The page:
Halloween 2017: Susy Smith’s Supernatural World

Book:  Susy Smith’s Supernatural World

Author: Susy Smith

Type of Book: Non-fiction, paranormal, supernatural, metaphysics

Why Do I Consider This Book Odd:  Most supernatural topics verge into the odd for me, but the real reason I am discussing this book is because of a talking cat.

Availability:  This is an old little pocket paperback.  Published in 1971 by McFadden-Bartell Corporation, you will likely find it difficult to find a copy but sometimes Amazon comes through.  Be aware that often times you will find her first name misspelled as “Suzy.”

Comments: When Mr OTC and I moved to Austin back in 1996, the old Half Price Books on Guadalupe had a quarter sale on old paperbacks and I scored this ridiculous gem.  And it is ridiculous.  Susy Smith, should she still be alive, which I cannot imagine she is – she was in her late fifties when this book was published – was not herself ridiculous.  She was indeed deeply interested in the paranormal, as were many in the 1960s and 1970s, and wrote compelling books, some of which are so nakedly and earnestly open about herself and her life that they almost break my heart.  You can more or less psychoanalyze her through the stories she tells about her own psychic and paranormal experiences, and I don’t want to go into it in depth here because I don’t want the pathos of Smith’s often sad life to steal the focus from the story I am about to discuss, but I think I wanted to show that Smith is (or maybe was, I should really look it up and see if she is still alive) a good writer with more gravitas than the story I plan to discuss would suggest.

There are over a dozen stories of interesting and unlikely paranormal experiences and events in this book.  Ghosts who tell the living who killed them.  Precognitive dreams about decapitations that later happen.  Psychics who find the body in the woods when all those careful police and search parties fail.  Nothing you’ve not heard before if you’ve spent more than ten minutes in the metaphysical section at a used book store.  The reason to seek out this book and own it is because it has one of the sweetest paranormal stories ever told, the story of Whitey the Cat.

Once upon a time, there was a magazine called FATE that covered stories about reincarnation and poltergeists and weird things that fell from the sky and Susy Smith wrote articles for them.  One of those articles was about her search in 1965 for a talking cat.  Smith, an honest writer, says that she cannot really say if she has laid the matter to rest as to whether or not a talking cat lived and spoke in Lake Hamilton, Florida.  However she did say:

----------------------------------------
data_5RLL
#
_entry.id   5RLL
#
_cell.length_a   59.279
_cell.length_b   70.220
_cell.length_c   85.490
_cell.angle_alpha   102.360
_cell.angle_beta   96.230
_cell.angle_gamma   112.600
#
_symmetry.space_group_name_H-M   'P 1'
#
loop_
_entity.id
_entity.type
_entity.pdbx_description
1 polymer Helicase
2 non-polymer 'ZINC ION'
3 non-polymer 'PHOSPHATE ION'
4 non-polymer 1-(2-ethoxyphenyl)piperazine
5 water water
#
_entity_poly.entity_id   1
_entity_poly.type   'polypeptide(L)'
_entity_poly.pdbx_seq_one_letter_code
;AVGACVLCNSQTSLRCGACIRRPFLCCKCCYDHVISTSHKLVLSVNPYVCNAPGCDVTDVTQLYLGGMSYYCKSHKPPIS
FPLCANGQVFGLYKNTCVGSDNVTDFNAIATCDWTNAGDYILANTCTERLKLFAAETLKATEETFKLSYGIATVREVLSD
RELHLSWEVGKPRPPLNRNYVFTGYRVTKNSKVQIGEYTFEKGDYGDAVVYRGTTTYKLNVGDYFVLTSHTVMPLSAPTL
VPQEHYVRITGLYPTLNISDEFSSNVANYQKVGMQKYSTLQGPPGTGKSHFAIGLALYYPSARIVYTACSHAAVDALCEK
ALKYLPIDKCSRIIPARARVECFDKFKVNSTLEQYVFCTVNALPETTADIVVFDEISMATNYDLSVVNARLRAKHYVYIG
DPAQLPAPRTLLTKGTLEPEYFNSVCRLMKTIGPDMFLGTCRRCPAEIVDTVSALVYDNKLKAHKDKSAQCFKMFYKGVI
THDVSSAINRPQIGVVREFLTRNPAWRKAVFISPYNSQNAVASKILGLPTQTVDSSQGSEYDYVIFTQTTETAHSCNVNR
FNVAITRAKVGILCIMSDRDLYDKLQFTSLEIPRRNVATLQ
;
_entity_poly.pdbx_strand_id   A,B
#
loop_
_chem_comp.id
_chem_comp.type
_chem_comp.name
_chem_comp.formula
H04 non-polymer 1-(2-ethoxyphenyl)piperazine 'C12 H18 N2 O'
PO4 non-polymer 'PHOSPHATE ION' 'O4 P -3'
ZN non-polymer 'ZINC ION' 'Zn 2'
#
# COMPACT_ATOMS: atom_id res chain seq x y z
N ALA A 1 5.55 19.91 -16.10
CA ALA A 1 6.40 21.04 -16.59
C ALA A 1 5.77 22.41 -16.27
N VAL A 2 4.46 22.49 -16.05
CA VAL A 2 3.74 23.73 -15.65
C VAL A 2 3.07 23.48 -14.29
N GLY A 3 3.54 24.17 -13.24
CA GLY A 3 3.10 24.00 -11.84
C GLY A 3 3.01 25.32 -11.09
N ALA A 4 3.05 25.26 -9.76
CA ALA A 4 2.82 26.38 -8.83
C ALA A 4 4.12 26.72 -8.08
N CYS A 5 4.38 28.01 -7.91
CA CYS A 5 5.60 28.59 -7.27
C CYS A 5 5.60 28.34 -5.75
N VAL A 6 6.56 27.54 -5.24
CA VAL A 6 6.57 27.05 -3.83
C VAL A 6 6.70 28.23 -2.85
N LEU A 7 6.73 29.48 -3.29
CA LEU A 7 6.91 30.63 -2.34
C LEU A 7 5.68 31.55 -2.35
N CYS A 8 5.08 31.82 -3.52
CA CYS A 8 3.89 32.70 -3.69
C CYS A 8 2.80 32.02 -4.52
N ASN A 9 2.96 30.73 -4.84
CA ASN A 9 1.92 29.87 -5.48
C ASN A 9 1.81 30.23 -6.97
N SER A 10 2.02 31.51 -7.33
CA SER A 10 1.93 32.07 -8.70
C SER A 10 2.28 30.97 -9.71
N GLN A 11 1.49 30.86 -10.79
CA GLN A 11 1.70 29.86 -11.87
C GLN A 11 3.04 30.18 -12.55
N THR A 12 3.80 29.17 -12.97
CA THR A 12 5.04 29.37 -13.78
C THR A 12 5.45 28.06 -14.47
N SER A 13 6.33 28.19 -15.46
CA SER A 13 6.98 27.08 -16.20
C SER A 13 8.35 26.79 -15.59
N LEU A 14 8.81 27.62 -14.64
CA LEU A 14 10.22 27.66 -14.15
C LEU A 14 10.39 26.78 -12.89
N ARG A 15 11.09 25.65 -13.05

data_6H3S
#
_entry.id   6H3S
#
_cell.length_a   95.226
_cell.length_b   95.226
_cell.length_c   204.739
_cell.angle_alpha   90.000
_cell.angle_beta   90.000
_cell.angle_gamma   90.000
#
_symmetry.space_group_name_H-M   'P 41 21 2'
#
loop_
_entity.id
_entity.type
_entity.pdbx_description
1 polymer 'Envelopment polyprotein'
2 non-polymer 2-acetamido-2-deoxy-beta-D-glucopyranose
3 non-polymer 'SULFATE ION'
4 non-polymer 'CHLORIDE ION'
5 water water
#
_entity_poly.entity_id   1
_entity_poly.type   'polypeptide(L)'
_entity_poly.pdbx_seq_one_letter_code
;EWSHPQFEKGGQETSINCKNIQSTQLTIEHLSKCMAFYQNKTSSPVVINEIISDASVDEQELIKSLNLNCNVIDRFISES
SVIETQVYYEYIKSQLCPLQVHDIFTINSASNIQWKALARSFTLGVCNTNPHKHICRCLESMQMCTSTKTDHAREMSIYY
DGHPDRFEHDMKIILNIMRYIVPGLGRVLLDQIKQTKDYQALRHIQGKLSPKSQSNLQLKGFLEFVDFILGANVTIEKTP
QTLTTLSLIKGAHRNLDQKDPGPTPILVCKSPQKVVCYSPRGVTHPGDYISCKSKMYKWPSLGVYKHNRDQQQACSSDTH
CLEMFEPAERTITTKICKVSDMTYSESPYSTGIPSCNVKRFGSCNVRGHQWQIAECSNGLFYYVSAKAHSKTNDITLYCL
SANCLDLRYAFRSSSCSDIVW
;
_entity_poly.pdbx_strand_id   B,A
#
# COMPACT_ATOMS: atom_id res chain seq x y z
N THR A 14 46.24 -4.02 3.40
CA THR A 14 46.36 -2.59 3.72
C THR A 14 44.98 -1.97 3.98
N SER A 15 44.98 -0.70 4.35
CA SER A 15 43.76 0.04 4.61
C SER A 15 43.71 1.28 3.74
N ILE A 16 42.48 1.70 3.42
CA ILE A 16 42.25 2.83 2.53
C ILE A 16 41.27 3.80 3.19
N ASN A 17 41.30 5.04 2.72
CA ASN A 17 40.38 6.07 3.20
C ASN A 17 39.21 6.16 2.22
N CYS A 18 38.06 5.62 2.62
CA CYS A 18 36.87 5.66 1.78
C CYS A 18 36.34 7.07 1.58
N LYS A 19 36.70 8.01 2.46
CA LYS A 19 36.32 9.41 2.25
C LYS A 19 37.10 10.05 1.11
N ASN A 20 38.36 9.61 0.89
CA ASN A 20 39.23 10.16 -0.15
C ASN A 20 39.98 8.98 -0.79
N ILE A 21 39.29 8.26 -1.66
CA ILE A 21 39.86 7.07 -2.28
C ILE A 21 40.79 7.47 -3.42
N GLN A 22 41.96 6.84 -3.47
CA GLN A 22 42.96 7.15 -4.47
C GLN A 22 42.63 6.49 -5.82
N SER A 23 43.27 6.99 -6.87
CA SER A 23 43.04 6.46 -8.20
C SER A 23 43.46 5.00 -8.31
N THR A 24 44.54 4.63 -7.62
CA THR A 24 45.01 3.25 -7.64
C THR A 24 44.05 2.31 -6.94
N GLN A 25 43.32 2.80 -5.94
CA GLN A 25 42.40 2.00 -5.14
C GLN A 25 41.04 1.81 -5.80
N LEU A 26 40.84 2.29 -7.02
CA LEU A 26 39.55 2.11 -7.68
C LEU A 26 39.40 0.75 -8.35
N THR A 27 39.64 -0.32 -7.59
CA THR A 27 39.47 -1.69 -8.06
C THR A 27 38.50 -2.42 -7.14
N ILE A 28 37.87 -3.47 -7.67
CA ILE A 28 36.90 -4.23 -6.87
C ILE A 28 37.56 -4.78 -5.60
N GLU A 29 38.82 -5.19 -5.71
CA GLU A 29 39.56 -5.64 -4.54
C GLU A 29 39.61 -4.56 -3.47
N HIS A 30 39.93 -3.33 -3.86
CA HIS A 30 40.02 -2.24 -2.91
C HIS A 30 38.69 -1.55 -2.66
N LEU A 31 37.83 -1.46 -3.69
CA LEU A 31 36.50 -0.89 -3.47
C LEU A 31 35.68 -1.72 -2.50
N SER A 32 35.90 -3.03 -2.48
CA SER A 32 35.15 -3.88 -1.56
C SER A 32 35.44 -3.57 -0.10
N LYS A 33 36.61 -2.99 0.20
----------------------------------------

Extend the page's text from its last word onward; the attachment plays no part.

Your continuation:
…I interviewed several persons who attest that they have indeed heard a soft voice issue from a tomcat named Whitey, and that this voice spoke clear and sensible English.

Mr OTC and I speak to each other using voices we’ve assigned to the cats.  The best voice belonged to the late Cicero Cat.  He sounded a lot like Bill Clinton.  The voice we use for our elderly cat Gertie sounds a lot like my late mother.  So it would seem like we would be the sorts of people who would delight in the idea of talking cats, but really since we basically use the cat voices to annoy each other, we decide what the cats say and realize that a genuine talking cat would be a complete nightmare.  I don’t even want to know what they would talk about if they could talk.  I suspect that when they weren’t talking about the state of the boxes they crap in and complaining about Grendel eating their food, it would be hours and hours of them shouting, “HEY, HEY, HEY!” at each other and at us.  Because they’re cats.  It’s all poop and food and attention for them.  We would not be discussing literature, or even talking cats.  I reckon having a talking cat would suck.

But let’s see what Susy has to say about it.

Before we begin in earnest, it needs to be said that the Whitey tale was verified by a certain Bennett William Palmer, a retired minister, and therefore more trustworthy than the average Floridian who hears cats talking to them.  He vouched for Mr and Mrs James Deem (seriously, those were their names) so Susy flew to Florida, picked up the Good Reverend and drove on over to the Deem house.  Sadly, Whitey did not speak while Susy was in his house, and his owners seemed skittish as well, but after the humans in the house realized that Susy Smith was not going to mock them for claiming their enormous white cat could talk, they began to open up to her.